The content of CCH was the highest at tgr=15
min, decreasing down to tgr=25
min and increasing slightly at 30 min, as inferred from the number of the
peaks observed. After cement powder hydration at RH=1.0 (WR1) peak number
increased gradually from CCH-1 to CCH-5, whereas in the hydrated mortar (1m)
the peak number decreased from CCH-1 to CCH-5, indicating the respective progress
of the carbonation reaction.
In the present work, a Portland cement blended with calcium carbonate is being used to study the solidification/stabilization
(S/S) of a Brazilian tanning waste arising from leather production. Chromium is the element of greatest concern in this waste,
but the waste also contains a residual organic material. Using thermogravimetry (TG) and derivative thermogravimetry (DTG)
to identify and quantify the main hydrated phases present in the pastes, this paper presents a comparative study between the
effects of Wyoming and Organophilic bentonites (B and OB) on cement hydration. Samples containing combinations of cement, B, OB and waste have been subjected to thermal analysis after different setting times during the first 28 days of the waste S/S
process. Both bentonites affect the cement hydration, with no significant differences in hydration degree after 1 week. This
work shows further examples of the great utility of thermal analysis techniques in the study of very complex systems containing
both crystalline and amorphous mineral materials as well as organics.
used in fluidized catalytic cracking (FCC) units of refineries after several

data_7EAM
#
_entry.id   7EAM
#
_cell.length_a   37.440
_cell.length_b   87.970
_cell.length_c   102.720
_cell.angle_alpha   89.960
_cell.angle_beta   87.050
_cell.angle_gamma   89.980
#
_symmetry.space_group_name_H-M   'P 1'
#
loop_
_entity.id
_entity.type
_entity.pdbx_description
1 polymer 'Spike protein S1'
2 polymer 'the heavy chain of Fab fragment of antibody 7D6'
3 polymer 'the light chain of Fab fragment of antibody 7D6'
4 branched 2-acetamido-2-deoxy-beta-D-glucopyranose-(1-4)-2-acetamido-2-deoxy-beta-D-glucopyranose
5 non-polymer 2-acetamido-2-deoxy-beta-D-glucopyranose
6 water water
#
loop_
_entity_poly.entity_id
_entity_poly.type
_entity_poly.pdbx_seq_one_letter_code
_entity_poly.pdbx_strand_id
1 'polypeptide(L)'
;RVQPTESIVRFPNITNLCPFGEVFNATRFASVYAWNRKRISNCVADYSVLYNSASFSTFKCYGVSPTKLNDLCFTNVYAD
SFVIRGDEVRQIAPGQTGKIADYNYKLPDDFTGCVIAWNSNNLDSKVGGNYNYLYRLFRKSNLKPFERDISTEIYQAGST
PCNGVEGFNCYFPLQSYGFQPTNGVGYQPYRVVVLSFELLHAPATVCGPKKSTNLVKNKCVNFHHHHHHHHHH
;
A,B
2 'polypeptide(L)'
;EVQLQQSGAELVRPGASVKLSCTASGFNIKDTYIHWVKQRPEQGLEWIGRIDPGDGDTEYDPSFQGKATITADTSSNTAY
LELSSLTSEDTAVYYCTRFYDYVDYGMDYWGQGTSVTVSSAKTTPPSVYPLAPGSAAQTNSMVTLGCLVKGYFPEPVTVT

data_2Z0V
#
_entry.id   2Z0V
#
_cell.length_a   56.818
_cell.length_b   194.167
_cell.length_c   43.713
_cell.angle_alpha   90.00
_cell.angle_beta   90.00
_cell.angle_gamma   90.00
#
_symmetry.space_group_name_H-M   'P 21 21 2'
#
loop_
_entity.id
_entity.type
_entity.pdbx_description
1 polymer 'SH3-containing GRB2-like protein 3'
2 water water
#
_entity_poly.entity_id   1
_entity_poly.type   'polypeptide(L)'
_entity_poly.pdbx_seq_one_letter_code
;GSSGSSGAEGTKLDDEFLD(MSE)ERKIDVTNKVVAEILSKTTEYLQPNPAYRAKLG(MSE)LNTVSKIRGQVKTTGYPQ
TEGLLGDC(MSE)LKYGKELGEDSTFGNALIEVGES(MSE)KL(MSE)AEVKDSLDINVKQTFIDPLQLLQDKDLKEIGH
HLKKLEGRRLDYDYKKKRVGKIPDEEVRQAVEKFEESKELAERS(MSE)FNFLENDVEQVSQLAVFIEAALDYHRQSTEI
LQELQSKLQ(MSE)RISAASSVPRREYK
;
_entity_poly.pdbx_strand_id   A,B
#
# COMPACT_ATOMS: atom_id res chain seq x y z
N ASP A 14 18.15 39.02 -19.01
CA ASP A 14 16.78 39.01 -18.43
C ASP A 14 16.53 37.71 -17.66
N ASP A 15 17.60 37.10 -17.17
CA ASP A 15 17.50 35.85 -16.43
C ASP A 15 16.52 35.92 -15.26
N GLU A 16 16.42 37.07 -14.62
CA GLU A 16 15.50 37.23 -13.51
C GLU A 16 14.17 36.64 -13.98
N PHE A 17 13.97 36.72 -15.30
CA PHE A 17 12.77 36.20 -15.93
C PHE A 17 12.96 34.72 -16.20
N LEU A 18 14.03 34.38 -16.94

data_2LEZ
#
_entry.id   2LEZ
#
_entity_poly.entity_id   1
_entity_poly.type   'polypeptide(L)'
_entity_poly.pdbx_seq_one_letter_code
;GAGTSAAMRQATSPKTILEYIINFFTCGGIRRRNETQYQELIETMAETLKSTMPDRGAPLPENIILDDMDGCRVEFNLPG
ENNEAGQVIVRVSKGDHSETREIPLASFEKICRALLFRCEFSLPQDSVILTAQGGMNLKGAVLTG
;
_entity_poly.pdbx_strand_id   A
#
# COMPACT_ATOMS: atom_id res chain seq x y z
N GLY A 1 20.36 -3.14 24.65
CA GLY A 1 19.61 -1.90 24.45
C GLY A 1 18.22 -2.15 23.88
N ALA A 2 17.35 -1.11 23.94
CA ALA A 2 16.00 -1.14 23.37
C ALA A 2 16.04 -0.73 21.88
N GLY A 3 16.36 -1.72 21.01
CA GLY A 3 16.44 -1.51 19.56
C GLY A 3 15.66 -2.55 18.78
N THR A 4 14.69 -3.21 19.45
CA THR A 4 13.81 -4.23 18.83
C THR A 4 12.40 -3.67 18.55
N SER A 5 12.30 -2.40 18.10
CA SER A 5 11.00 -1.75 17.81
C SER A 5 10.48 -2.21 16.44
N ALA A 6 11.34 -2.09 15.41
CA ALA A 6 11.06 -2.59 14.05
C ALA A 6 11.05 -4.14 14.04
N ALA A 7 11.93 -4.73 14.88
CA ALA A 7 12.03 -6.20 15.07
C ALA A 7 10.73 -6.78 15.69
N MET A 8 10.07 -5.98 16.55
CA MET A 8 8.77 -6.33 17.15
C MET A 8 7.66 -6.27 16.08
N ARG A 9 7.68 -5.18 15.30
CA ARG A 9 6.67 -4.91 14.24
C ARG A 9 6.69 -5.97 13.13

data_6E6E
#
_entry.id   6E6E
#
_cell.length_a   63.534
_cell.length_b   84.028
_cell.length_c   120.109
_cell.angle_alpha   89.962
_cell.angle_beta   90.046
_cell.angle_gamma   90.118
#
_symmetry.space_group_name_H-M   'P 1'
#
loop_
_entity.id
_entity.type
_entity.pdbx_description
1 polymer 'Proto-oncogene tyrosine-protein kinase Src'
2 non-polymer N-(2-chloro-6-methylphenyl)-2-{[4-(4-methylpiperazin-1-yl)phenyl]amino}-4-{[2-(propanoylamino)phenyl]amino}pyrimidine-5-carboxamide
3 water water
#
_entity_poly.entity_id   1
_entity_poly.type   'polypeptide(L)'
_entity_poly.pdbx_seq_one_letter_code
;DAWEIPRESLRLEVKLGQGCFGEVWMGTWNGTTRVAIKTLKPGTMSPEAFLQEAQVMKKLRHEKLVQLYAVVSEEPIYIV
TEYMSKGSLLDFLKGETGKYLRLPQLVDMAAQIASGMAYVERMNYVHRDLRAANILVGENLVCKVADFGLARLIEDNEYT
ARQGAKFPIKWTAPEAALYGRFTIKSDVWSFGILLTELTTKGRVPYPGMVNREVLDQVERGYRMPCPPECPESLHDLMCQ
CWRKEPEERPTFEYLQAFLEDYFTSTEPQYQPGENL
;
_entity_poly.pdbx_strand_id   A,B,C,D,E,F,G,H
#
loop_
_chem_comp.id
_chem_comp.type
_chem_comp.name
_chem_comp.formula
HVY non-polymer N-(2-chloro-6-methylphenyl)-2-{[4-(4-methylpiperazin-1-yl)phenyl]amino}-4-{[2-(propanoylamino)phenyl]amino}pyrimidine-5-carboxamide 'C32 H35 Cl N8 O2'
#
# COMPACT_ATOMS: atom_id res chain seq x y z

recovery cycles in regeneration units, reduces its activity and it is partially
substituted by new catalyst in the process. As it has a high silicon and aluminum
oxides content, the pozzolanic properties of a Brazilian FCC spent residual
catalyst, used in different substitution degrees to cement, were evaluated
by three thermal analysis techniques during the early stages of hydration
of a type II Portland cement. NCDTA curves show in real time that the residual
catalyst, accelerates the stages of cement hydration. TG and DSC curves of
respective pastes after 24 h of hydration evidence the pozzolanic activity
of the waste, respectively, by the lower water mass loss during the dehydroxylation
of the residual calcium hydroxide and by the lower dehydroxylation endothermal
effect. Within the analyzed period, the higher is the cement substitution
degree, the higher is the pozzolanic activity of the residual catalyst.
Thermogravimetry (TG) and derivative thermogravimetry (DTG) have been used by the authors as very effective tools to study hydration steps of cements used for solidification/stabilization of tanning wastes. The present paper presents a method which was applied to separate the peaks shown by DTG curves of type II Portland cement pastes, analyzed at different times during the first 4 weeks of setting. Through a specific software a more detailed study of the evolution of the cement hydration may be done, which allows the measurement of the amount of hydrated water present in tobermorite gel as well as in ettringite, which are the main phases formed from the original components of the cement. The number of moles of water present in the ettringite phase calculated by the method is in very good agreement with the values found in the literature, validating the method to calculate the same parameter in tobermorite gel. In the latter case the water content decreases significantly during the first day of hydration, then remains at a constant value over the rest of the analyzed period.
Influence of the additives and admixtures on portland cementhydration
The main components of OPC are tricalciumsilicate (3CaO·SiO 2 , C 3 S, alite), dicalciumsilicate (2CaO·SiO 2 , C 2 S belite), tricalcium